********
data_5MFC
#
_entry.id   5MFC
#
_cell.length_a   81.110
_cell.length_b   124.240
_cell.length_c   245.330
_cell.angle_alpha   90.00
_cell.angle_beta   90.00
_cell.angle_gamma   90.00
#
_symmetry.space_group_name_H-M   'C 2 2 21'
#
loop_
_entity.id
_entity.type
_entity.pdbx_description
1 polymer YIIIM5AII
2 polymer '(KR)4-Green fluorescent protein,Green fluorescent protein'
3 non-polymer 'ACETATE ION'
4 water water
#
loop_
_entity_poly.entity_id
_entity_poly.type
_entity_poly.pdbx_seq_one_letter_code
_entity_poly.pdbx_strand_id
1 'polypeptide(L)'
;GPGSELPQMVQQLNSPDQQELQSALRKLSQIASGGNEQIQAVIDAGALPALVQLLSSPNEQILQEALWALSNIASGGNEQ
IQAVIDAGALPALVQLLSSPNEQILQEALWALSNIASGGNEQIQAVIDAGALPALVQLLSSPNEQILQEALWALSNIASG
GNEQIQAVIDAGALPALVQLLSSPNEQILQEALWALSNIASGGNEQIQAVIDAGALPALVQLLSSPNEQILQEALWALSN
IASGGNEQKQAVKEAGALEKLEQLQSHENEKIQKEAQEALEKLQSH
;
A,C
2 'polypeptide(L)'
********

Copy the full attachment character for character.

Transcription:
data_5MFC
#
_entry.id   5MFC
#
_cell.length_a   81.110
_cell.length_b   124.240
_cell.length_c   245.330
_cell.angle_alpha   90.00
_cell.angle_beta   90.00
_cell.angle_gamma   90.00
#
_symmetry.space_group_name_H-M   'C 2 2 21'
#
loop_
_entity.id
_entity.type
_entity.pdbx_description
1 polymer YIIIM5AII
2 polymer '(KR)4-Green fluorescent protein,Green fluorescent protein'
3 non-polymer 'ACETATE ION'
4 water water
#
loop_
_entity_poly.entity_id
_entity_poly.type
_entity_poly.pdbx_seq_one_letter_code
_entity_poly.pdbx_strand_id
1 'polypeptide(L)'
;GPGSELPQMVQQLNSPDQQELQSALRKLSQIASGGNEQIQAVIDAGALPALVQLLSSPNEQILQEALWALSNIASGGNEQ
IQAVIDAGALPALVQLLSSPNEQILQEALWALSNIASGGNEQIQAVIDAGALPALVQLLSSPNEQILQEALWALSNIASG
GNEQIQAVIDAGALPALVQLLSSPNEQILQEALWALSNIASGGNEQIQAVIDAGALPALVQLLSSPNEQILQEALWALSN
IASGGNEQKQAVKEAGALEKLEQLQSHENEKIQKEAQEALEKLQSH
;
A,C
2 'polypeptide(L)'